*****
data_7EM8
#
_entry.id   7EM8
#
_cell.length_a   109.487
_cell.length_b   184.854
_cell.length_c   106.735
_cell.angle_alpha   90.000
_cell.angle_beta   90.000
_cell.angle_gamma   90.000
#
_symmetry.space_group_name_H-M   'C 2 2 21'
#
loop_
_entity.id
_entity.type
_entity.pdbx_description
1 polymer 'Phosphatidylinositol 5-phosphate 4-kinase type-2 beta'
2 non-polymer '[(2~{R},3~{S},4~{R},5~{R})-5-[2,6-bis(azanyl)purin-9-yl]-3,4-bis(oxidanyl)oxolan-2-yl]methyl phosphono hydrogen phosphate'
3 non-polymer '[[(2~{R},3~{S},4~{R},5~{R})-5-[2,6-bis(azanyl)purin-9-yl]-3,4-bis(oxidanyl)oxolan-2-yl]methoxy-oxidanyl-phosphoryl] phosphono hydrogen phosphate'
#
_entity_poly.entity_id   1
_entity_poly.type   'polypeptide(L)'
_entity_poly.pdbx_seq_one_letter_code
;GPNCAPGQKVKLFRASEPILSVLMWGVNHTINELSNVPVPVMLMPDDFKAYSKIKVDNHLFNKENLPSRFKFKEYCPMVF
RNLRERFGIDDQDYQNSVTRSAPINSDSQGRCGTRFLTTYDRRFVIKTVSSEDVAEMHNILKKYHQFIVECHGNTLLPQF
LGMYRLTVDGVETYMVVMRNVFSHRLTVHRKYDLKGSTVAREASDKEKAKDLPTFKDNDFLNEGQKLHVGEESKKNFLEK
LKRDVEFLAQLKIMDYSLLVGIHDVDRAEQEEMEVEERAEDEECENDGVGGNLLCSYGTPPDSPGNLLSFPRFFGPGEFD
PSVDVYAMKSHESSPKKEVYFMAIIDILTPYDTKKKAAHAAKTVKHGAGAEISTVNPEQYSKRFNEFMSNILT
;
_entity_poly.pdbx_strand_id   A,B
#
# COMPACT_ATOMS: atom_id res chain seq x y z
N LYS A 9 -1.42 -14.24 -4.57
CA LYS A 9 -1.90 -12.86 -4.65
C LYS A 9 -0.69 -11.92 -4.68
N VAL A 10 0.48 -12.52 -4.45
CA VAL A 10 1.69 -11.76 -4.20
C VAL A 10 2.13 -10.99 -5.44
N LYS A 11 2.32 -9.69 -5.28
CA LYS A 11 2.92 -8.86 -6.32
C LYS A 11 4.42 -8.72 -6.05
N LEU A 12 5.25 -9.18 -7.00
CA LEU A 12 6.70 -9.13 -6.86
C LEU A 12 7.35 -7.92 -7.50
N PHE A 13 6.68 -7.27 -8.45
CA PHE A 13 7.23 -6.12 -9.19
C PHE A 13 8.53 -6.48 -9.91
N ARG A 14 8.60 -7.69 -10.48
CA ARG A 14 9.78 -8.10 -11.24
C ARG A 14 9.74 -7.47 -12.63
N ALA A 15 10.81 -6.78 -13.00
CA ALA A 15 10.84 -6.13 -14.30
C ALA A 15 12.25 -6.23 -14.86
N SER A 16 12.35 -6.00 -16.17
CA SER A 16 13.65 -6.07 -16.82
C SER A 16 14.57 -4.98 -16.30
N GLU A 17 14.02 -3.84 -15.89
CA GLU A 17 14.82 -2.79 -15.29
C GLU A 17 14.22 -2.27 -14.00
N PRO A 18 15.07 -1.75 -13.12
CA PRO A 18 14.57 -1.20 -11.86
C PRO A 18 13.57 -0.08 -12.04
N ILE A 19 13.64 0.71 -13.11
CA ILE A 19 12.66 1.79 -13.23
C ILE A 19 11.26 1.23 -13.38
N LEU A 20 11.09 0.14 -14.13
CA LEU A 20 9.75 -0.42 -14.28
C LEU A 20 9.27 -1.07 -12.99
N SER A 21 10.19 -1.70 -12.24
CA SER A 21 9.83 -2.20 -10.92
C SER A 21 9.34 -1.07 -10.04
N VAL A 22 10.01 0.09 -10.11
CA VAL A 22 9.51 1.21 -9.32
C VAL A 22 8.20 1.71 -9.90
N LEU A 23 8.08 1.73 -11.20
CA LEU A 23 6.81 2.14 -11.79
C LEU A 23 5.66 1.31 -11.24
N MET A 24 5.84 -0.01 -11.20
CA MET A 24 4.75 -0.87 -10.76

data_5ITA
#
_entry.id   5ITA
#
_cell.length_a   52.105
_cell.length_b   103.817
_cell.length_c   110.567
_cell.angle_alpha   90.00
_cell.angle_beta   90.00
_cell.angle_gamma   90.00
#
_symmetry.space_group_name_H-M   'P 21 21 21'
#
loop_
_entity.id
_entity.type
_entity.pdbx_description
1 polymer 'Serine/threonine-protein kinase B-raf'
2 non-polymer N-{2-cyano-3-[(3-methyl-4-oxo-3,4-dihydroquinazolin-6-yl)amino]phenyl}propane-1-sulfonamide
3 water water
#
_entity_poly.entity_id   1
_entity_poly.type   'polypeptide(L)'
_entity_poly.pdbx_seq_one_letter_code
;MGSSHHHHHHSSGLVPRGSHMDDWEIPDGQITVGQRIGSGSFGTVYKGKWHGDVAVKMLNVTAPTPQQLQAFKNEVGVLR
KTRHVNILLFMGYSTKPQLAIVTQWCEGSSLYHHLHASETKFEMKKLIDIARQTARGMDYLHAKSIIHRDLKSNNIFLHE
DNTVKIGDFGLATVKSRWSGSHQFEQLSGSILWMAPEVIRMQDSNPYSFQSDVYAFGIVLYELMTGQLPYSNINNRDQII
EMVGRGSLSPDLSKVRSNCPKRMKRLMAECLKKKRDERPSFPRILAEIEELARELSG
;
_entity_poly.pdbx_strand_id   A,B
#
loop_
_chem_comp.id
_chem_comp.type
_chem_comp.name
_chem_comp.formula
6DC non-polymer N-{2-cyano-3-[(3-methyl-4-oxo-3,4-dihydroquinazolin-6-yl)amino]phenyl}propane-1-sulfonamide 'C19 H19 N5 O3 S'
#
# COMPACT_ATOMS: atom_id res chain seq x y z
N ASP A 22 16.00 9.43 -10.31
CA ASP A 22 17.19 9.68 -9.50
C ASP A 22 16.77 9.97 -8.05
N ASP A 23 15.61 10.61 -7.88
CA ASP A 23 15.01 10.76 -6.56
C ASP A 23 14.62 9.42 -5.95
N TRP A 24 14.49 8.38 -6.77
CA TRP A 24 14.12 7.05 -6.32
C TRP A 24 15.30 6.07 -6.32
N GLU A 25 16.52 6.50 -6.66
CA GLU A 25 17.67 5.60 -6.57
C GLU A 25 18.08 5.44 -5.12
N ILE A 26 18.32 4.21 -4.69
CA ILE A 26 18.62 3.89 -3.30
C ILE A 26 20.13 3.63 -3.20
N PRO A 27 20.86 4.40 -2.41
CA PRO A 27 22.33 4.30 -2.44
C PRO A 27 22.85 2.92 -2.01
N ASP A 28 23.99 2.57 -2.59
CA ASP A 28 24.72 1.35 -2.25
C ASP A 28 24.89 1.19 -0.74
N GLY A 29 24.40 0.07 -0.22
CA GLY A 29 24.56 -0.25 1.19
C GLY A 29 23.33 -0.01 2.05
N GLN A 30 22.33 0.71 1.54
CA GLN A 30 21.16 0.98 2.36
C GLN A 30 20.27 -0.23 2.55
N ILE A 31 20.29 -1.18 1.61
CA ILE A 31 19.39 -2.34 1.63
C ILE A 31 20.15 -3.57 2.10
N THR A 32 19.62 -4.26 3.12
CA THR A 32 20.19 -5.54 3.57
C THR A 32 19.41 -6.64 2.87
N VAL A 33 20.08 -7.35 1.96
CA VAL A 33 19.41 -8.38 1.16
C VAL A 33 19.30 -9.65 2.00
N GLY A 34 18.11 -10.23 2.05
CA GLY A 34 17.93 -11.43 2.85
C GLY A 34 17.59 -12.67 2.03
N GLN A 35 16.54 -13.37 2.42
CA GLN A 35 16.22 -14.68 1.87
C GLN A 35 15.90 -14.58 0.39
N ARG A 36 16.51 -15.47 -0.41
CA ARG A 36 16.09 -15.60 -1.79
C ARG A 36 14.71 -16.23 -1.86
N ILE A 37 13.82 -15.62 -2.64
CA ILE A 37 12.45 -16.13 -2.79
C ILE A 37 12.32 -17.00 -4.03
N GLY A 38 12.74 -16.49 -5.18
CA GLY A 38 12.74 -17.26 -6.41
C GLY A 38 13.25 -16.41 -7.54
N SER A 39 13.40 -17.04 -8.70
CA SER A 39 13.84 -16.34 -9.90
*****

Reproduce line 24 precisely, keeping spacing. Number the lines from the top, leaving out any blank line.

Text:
_entity_poly.pdbx_seq_one_letter_code